Post-delivery vaginal care – when are you ready to have sex?

by Media Xpose

There are no hard and fast rules about when a woman can have sex again after a vaginal birth or a caesarean section. When it comes to this, and if you are unsure, discuss it with your doctor.

After a vaginal birth, tears or an episiotomy may have been sustained, which can prolong the healing process. It is recommended that a woman who has just given birth not be sexually active until this area has healed and been cleared by your doctor or midwife.

Sexually activity before this can result in disruption of any stitches and open the wound. If there were tears or injuries, the recommended waiting time is four to six weeks. If a tear or episiotomy was present, then a minimum of six weeks should be allowed.

After a caesarean section, there is often no vaginal tear or sutures, unless the labour was very advanced. Sex may not cause vaginal discomfort but may apply pressure on the abdominal wound. The general guideline will depend on the woman’s progress and their health practitioner but is usually around four to six weeks post birth.

During the postpartum period, there is a shift in hormonal levels, which may cause vaginal dryness. This is completely normal and may make sex painful. In this case an oestrogen cream may be prescribed, which will make the perineum and vaginal area to be less sensitive.

If you don’t want to have sex, then waiting until you feel ready is completely understandable and acceptable. Lubrication can also assist in reducing any discomfort. The bottom line is to listen to your body and do what feels right.

Tears after vaginal delivery

Vaginal delivery may result in a vaginal tear, which can be due to a lack of stretching of the perineum, a larger than expected baby’s head or an uncontrolled birth. There are varying degrees of vaginal tears, ranging from a small skin opening, to first through fourth degree tears, which involve differing depths of the tear.

Most tears will need to be sutured and this can be done straight after delivery or may require theatre if the tear is complicated. Ideally a tear should be sutured as soon as possible, to prevent any unnecessary blood loss.

Tears can take as little as 7-10 days to heal but may be painful for longer. Deeper tears will take longer to heal. Initial treatment with an ice pack, will reduce pain and swelling. These can be placed inside your underwear and kept in place for 10-20 minutes at a time.

How to care for vaginal tears

Sitting in a shallow bath or tub of water with added coarse salt (a sitz bath) a few times a day, will keep the area clean and the salt will act as an anti-bacterial and dry out the area. You can also fill a squeeze bottle with salt water or plain water and apply each time after using the toilet.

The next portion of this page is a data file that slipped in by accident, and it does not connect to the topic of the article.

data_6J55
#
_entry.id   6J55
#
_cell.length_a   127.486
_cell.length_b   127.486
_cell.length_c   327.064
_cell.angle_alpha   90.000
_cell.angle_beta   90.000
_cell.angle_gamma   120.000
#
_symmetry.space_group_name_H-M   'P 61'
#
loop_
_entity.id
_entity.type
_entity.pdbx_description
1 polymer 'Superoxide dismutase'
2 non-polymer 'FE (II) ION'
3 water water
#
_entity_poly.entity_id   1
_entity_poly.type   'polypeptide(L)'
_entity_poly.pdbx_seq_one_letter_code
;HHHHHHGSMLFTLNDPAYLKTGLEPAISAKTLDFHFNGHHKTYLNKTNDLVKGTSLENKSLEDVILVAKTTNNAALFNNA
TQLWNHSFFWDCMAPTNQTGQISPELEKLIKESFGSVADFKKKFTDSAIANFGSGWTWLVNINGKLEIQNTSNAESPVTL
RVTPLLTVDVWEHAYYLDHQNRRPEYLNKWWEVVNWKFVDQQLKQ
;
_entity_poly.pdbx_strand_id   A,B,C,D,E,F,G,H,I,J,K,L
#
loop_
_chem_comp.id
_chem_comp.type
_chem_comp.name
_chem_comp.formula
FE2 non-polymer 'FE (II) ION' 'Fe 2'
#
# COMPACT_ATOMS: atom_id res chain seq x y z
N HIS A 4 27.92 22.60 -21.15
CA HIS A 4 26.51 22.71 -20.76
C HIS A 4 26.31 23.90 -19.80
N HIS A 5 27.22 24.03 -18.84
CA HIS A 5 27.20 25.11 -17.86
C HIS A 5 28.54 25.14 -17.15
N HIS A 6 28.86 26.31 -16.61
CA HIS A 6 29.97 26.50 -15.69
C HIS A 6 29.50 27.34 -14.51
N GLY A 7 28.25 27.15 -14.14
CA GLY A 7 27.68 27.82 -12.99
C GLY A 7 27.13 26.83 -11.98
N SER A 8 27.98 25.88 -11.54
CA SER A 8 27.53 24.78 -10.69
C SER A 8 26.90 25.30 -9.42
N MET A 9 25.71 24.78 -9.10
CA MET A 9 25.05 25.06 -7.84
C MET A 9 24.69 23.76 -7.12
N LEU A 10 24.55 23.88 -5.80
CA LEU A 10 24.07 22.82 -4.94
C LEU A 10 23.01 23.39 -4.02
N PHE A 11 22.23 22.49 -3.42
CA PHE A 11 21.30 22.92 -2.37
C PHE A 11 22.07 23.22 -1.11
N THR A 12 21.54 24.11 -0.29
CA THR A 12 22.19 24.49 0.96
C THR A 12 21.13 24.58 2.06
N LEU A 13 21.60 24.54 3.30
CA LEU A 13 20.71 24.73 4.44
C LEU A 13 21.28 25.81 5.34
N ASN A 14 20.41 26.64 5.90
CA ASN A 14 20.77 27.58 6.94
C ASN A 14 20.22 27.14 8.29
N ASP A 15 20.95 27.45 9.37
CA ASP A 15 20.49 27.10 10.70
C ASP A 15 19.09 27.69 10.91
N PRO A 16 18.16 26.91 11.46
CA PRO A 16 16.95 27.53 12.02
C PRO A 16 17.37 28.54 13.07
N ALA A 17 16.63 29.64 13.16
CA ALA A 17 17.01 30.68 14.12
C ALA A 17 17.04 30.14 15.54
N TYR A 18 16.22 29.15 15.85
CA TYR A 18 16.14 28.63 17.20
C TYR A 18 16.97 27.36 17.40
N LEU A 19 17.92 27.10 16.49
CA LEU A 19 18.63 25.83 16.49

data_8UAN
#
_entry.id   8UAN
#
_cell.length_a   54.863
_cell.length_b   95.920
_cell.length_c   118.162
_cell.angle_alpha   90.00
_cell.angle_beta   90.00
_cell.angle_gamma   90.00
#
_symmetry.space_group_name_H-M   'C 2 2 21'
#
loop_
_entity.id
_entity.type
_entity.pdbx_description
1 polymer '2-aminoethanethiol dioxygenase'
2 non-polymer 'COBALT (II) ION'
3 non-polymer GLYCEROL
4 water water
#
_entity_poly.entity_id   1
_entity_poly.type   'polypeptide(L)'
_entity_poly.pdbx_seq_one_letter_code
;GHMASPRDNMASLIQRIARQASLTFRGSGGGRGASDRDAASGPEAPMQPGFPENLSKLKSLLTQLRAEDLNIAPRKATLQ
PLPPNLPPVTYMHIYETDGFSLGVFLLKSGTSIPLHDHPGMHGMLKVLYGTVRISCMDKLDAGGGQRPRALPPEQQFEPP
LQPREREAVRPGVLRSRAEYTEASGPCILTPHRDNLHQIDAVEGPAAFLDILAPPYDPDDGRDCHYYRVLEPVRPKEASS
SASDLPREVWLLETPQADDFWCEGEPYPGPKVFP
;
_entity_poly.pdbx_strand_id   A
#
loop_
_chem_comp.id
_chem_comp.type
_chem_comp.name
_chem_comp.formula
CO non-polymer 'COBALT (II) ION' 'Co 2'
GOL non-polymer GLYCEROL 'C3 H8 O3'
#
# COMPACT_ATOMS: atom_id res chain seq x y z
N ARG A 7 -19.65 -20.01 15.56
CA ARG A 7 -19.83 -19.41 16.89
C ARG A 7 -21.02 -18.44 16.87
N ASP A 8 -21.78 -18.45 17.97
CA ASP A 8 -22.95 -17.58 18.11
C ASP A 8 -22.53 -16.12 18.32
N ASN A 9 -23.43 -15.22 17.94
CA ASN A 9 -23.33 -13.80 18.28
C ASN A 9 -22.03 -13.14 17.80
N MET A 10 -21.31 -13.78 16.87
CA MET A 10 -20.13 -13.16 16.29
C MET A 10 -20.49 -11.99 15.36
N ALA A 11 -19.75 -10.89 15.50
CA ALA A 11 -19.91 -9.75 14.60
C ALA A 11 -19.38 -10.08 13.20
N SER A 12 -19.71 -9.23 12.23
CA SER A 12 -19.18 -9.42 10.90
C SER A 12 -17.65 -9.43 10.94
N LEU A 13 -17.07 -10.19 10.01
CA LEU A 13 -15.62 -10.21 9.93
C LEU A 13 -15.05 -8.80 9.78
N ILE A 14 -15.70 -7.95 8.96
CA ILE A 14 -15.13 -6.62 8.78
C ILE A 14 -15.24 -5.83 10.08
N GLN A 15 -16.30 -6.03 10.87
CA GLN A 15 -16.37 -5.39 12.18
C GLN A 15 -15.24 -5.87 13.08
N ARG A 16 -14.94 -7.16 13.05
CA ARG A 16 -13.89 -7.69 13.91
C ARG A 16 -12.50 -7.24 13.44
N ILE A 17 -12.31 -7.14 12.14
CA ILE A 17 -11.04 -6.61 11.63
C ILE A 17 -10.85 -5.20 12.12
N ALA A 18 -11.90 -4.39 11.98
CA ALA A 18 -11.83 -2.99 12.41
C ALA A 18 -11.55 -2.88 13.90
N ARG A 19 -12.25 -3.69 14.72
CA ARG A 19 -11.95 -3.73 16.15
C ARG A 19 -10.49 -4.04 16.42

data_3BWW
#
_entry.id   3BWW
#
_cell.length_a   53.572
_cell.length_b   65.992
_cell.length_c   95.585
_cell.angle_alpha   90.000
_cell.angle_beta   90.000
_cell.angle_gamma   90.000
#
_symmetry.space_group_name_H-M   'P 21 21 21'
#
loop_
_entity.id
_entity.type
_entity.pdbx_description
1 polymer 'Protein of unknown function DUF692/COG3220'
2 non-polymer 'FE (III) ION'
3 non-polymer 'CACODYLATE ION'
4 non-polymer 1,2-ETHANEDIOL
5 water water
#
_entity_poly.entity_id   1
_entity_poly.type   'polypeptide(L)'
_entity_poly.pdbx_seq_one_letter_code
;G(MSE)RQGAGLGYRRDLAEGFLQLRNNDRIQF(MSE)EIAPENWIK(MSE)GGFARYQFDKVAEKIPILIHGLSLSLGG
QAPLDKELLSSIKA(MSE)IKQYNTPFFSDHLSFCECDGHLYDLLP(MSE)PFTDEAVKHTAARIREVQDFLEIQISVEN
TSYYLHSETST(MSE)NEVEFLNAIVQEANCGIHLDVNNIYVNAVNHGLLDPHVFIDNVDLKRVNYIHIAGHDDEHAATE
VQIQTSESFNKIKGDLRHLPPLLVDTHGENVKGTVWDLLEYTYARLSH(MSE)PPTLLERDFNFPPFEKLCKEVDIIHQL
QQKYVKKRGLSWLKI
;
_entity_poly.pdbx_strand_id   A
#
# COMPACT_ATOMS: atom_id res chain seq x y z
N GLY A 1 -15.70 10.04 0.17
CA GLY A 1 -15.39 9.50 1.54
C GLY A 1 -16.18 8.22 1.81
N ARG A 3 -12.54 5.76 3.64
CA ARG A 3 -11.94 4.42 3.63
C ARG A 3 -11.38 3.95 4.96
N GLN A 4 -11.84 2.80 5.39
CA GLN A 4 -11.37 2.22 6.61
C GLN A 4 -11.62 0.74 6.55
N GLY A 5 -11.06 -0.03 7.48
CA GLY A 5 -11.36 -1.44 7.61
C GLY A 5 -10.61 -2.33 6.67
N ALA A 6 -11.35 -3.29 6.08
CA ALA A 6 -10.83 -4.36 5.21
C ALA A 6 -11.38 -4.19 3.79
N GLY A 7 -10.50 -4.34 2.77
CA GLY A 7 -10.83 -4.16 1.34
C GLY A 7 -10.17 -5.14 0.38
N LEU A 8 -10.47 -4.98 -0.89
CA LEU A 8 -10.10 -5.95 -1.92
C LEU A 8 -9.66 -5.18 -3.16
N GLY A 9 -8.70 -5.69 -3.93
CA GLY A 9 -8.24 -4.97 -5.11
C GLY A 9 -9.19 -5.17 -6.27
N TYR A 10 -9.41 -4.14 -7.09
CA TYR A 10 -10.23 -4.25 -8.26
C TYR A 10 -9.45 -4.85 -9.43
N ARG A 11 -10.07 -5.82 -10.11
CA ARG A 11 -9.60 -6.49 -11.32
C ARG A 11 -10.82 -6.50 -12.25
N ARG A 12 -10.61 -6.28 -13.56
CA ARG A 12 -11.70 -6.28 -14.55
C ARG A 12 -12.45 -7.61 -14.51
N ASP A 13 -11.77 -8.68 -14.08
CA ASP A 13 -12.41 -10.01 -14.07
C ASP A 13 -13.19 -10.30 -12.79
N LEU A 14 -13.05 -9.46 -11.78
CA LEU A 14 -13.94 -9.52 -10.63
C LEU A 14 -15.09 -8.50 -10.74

Stool softeners are a must! These will ensure that you are not constipated or straining, and that passing a stool is not painful. It is essential to stay hydrated during this time to avoid constipation. Pain medication such as anti-inflammatories can be taken on a regular basis in the first few days to ease discomfort.

After a vaginal birth, there will be bleeding for a few weeks, this is known as lochia. It is pertinent to change sanitary pads regularly to keep the area clean and dry. It is not recommended to use a tampon after sustaining a tear, but rather to use sanitary pads for the first few weeks. Refrain from strenuous activity as this may cause damage to the area or disrupt the stitches.

A consultation with your healthcare provider one to two weeks after delivery will ensure that the wound is healing well and is healthy. Things to look out for include increased swelling and pain, redness or a foul-discharge. These can be signs of infection and require urgent attention.

Once the wound has healed and the skin is closed, massaging the area with an oil can reduce any scarring or hardness.

Long-term complications can include scarring, pain, loss of sensation and pain with intercourse. Severe but rare complications (usually with a fourth-degree tear) can include faecal incontinence. If an episiotomy is cut, the same care is advised.

Dr Kim Sonntag

Dr Kim Sonntag MBChB (UCT), FCOG (SA), MMed (UCT), is a specialist obstetrician and gynaecologist working at Life Kingsbury Hospital. She has a specialised interest in high-risk obstetrics and foetal medicine. She is an advocate for normal vaginal delivery where possible and willing to do vaginal births after caesarean section, given the right circumstances.

T          +27 (0)21 6852375



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